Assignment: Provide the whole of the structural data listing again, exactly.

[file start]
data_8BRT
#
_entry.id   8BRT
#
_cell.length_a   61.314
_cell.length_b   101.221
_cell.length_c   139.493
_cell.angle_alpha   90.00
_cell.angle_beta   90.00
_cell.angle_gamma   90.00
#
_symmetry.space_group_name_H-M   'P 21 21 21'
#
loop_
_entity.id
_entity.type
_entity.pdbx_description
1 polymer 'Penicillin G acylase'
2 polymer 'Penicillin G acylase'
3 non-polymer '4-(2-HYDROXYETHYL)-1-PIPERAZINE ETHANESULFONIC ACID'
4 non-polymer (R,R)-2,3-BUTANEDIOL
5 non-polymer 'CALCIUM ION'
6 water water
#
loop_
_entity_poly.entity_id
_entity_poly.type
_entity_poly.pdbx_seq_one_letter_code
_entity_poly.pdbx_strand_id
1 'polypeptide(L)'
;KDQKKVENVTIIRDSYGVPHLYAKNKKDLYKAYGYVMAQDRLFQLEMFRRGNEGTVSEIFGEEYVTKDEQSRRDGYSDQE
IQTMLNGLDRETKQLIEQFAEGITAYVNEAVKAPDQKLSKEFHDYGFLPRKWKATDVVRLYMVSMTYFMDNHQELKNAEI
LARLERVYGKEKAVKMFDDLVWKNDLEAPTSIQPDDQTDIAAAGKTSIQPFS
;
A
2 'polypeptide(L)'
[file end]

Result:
data_8BRT
#
_entry.id   8BRT
#
_cell.length_a   61.314
_cell.length_b   101.221
_cell.length_c   139.493
_cell.angle_alpha   90.00
_cell.angle_beta   90.00
_cell.angle_gamma   90.00
#
_symmetry.space_group_name_H-M   'P 21 21 21'
#
loop_
_entity.id
_entity.type
_entity.pdbx_description
1 polymer 'Penicillin G acylase'
2 polymer 'Penicillin G acylase'
3 non-polymer '4-(2-HYDROXYETHYL)-1-PIPERAZINE ETHANESULFONIC ACID'
4 non-polymer (R,R)-2,3-BUTANEDIOL
5 non-polymer 'CALCIUM ION'
6 water water
#
loop_
_entity_poly.entity_id
_entity_poly.type
_entity_poly.pdbx_seq_one_letter_code
_entity_poly.pdbx_strand_id
1 'polypeptide(L)'
;KDQKKVENVTIIRDSYGVPHLYAKNKKDLYKAYGYVMAQDRLFQLEMFRRGNEGTVSEIFGEEYVTKDEQSRRDGYSDQE
IQTMLNGLDRETKQLIEQFAEGITAYVNEAVKAPDQKLSKEFHDYGFLPRKWKATDVVRLYMVSMTYFMDNHQELKNAEI
LARLERVYGKEKAVKMFDDLVWKNDLEAPTSIQPDDQTDIAAAGKTSIQPFS
;
A
2 'polypeptide(L)'